Climate Matters: The shifting shoreline of what we think we know


29th in a series

Dr. Catherine Keller, a feminist theologian working at the intersection of religion and science, once taught a workshop I attended, “It might be the very assumption you know something that blocks you from really knowing, but it might be that there is something unknowable mixed in.”

Dr. Keller advocated for agnotology — the study of intentionally-created ignorance. She asked us to learn what we could about how we don’t know what we don’t know. And she made sure her seminary students knew the physicist John Wheeler’s teaching that, “As our island of knowledge grows, so does the shoreline of our ignorance.”

None of my Keller notes speak of climate change observations, but they strike me as relevant wisdom to keep close at hand. They help me address my frequent feelings of futility. I have a commitment to accept those feelings in myself and others as rational. At the same time, I don’t want to ever be someone who uses futility as an excuse to give up the elements of the climate change struggle that may help bend the universe toward justice and compassion for humans and all other beings. 

For example, I worked in the failed effort to stop the Vermont Gas pipeline from being extended southward from Burlington to Middlebury and beyond. Thanks to a combination of economics and the organizing power of well-off opponents in western Addison County, the utility’s long-range plans to extend the pipeline to Ticonderoga and Rutland were scuttled, at least temporarily, but it got most of what it wanted. 

This, in my view, was a climate change defeat. Not because there was no plausible green argument for the pipeline. It was a defeat because the utility got away with arguing that there was a very long-term public need for gas as a “cleaner” and “greener” energy. In fact, the deal was structured to reward energy investors and landowners whose property it crossed in traditional ways as if there was no such thing as a climate change crisis bearing down on us. It will slow our shift to renewable resources. We missed an opportunity to act as if we truly understood that burning more fossil fuels needs to be regarded as a last resort, with all pipeline profits allocated to reducing future demand for such gas.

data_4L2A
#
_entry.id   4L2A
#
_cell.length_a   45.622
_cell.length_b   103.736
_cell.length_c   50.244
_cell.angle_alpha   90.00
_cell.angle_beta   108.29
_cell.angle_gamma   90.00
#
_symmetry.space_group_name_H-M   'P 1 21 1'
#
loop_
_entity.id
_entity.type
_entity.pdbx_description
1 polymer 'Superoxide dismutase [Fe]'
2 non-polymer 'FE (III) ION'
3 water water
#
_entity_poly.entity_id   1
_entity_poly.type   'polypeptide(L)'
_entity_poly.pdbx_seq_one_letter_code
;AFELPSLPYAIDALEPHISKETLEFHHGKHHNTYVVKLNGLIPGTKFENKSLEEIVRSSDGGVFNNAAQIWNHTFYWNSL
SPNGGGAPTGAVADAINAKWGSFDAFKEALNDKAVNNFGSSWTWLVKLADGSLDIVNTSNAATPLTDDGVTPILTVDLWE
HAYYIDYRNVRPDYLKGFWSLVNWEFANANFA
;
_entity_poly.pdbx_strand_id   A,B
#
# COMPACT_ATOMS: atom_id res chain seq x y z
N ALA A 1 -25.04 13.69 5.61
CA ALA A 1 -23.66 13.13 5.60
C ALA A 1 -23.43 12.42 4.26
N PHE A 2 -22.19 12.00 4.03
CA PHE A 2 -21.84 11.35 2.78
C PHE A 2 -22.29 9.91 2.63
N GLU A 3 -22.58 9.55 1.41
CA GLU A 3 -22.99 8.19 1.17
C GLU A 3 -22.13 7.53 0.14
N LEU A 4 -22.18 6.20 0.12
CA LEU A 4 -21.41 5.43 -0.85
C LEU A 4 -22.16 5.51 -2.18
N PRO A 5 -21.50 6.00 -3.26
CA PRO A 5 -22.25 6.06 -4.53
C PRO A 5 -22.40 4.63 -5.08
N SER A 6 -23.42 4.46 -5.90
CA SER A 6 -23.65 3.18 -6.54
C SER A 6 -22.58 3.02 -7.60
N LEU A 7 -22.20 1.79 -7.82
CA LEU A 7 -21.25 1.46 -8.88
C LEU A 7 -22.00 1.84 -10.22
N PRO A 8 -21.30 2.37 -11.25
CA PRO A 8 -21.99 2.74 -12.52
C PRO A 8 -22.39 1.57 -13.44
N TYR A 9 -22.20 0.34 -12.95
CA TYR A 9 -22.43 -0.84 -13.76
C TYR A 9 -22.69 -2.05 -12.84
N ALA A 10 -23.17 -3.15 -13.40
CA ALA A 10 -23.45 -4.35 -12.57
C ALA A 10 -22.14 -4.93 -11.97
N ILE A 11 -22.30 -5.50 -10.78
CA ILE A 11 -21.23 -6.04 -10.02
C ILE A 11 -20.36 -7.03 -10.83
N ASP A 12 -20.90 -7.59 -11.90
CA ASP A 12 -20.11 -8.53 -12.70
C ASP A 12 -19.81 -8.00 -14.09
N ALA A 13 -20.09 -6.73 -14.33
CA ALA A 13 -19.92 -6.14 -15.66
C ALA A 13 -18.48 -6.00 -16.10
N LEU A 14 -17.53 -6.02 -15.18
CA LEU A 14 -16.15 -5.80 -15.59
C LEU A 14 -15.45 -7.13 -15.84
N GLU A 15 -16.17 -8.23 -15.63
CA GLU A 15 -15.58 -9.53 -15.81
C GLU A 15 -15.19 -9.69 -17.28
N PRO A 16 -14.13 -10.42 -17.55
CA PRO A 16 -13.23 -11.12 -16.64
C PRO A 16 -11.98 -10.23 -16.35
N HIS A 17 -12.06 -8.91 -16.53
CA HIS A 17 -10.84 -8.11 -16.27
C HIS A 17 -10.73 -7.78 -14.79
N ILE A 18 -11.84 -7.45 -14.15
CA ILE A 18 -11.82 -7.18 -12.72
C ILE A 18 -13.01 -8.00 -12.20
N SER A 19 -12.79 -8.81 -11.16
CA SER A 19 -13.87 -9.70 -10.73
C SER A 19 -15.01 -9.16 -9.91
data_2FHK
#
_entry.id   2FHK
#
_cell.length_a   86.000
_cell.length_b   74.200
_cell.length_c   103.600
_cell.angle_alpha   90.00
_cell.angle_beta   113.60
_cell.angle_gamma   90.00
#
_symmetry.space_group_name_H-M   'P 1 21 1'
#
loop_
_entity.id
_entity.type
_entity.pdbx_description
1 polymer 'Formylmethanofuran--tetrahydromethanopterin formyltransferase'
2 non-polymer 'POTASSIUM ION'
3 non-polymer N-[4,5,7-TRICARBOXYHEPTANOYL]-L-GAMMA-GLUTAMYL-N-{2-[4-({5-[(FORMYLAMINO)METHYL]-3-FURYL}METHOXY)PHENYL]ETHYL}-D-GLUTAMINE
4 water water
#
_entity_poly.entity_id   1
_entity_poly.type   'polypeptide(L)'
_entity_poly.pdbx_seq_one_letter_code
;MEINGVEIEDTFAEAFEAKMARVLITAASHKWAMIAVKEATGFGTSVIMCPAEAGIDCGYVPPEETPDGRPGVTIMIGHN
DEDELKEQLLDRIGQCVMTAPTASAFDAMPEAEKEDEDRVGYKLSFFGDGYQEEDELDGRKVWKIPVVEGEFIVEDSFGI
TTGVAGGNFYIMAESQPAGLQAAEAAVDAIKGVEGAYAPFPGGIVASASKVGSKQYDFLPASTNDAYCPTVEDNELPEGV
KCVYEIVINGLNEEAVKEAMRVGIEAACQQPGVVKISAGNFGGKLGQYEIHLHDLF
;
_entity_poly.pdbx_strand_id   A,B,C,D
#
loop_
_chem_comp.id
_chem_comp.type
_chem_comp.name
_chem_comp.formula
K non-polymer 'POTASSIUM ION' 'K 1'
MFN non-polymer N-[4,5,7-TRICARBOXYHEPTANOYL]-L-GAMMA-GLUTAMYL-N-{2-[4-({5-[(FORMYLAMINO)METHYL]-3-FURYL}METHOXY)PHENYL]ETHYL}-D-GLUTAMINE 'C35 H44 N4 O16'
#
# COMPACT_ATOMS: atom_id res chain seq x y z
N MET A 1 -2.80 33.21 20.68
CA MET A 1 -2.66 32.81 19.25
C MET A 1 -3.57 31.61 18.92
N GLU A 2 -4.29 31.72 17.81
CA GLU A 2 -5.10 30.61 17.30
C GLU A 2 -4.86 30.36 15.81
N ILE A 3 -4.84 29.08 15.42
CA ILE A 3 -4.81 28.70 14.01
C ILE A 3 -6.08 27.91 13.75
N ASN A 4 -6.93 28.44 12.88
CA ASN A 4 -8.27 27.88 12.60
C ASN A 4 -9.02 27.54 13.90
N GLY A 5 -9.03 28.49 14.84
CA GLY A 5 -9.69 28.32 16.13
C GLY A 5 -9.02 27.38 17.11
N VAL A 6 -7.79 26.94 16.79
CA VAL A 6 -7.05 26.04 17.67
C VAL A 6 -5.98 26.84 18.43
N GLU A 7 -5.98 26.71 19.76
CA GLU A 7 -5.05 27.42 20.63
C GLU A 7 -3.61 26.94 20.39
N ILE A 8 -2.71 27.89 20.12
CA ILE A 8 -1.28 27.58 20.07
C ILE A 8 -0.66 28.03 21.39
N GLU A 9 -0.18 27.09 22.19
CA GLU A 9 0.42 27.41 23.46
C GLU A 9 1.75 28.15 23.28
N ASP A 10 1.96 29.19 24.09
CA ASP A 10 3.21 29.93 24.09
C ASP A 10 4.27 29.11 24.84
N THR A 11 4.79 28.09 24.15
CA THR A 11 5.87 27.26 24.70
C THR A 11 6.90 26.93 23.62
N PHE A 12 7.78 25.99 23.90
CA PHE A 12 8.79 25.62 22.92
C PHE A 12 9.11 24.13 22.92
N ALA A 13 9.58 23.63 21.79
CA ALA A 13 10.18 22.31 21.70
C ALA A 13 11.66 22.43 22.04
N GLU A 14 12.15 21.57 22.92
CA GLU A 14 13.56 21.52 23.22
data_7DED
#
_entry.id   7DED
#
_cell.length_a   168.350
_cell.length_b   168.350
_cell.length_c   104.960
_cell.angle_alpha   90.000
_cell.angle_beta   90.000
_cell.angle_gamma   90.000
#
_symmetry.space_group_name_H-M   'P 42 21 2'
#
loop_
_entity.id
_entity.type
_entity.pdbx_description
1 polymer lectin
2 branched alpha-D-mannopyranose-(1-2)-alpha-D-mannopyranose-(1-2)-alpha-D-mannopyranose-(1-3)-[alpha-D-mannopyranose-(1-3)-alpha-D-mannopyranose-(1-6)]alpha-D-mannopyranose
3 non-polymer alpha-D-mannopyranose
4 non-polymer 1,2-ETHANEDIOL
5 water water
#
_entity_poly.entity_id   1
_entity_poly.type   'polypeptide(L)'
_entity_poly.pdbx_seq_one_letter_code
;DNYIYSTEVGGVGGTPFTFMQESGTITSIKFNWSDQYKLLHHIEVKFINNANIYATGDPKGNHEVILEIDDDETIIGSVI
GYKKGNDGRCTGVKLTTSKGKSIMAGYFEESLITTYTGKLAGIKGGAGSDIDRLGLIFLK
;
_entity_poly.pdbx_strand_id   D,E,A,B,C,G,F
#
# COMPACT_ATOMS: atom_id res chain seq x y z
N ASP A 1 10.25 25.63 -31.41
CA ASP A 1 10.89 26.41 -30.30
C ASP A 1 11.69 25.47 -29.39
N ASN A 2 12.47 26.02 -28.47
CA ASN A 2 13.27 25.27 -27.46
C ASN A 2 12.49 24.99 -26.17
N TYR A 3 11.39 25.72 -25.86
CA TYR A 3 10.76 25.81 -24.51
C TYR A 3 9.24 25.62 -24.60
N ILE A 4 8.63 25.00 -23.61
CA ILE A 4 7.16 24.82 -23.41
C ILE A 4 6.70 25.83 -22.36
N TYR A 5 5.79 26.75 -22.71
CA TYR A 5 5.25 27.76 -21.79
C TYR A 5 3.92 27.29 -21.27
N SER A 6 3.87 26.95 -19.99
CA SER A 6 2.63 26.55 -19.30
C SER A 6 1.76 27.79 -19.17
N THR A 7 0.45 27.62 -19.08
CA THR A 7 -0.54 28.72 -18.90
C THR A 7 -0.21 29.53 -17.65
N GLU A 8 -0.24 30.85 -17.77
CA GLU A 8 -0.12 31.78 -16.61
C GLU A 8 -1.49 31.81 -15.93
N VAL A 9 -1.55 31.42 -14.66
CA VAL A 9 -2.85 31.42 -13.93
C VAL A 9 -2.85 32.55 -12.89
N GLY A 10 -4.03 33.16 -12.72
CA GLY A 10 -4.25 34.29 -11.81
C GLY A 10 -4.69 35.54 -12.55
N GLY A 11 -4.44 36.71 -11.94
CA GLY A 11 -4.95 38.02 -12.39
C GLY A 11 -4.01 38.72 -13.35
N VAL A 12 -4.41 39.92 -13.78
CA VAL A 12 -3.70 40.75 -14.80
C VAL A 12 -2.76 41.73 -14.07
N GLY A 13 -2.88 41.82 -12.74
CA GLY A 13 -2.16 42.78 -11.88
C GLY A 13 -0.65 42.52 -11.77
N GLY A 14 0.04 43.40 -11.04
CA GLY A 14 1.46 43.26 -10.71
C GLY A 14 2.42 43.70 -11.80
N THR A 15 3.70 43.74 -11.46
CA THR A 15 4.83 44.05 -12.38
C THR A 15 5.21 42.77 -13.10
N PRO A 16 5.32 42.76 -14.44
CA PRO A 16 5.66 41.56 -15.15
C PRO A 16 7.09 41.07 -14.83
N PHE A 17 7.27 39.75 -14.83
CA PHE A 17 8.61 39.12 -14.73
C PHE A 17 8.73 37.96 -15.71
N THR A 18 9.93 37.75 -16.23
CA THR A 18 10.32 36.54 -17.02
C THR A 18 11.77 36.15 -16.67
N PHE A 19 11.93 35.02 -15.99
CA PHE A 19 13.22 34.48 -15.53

Nevertheless, as a minister preaching that we share in a Spirit of Life-Giving Love, I never felt that the futility of getting arrested opposing the pipeline was the whole story. “What happened” is no more than the prelude to “What now?” if we strive to hold tight to the disciplines of love. 

An honest accounting of the decades since we became aware of the likely impacts of climate change should honor our progress in grasping the challenges. But we must concede that the progress has been overwhelmed by delays in our responses and countless defeats. Some of the problem is related to too many people not knowing what is happening because they are holding on to more convenient truths and misinformation. Some of it is related to the global environment being so complex that we have to be humble about what is actually knowable. 

We who style ourselves as advocates for addressing climate change are also among the misinformed — often, there’s a gaping hole in our information about what those reluctant to act know. And we can be naive about our claims that we can address climate change without further oppressing the world’s most vulnerable populations, at home and abroad.

But “known” and “unknown” are binary categories. In truth, we live in a messy threshold between them. We know enough for each of us to do more in many ways, all of the time. We know enough to be more thoughtful and honest about what is holding us back, as Ollie Cultrara was in her recent contribution to this column. 

We also know — or should know — that any good we do as individuals will be inconsequential to life’s future on Earth if big business and big government don’t move much more aggressively to combat climate change. Our individual shortcomings won’t be inconsequential, though, in writing the story of a future in which the big actors can and must shift course. We have a role to play.

Our ability to tell powerful stories is at the root of all religions. Religions repeatedly address the mysteries that mean the most to us as individuals and participants in the interconnected web of all existence. We can bless or harm Life’s future on Earth. You will find folks like the Interfaith Climate Action Network and other faith-based groups working on how we can address climate change at the shifting shoreline where what is unknowable is mixed in with what we know.


Rev. Barnaby Feder, minister at the Champlain Valley Unitarian Universalist Society, is a co-leader of the Addison County Interfaith Climate Action Network (ICAN).

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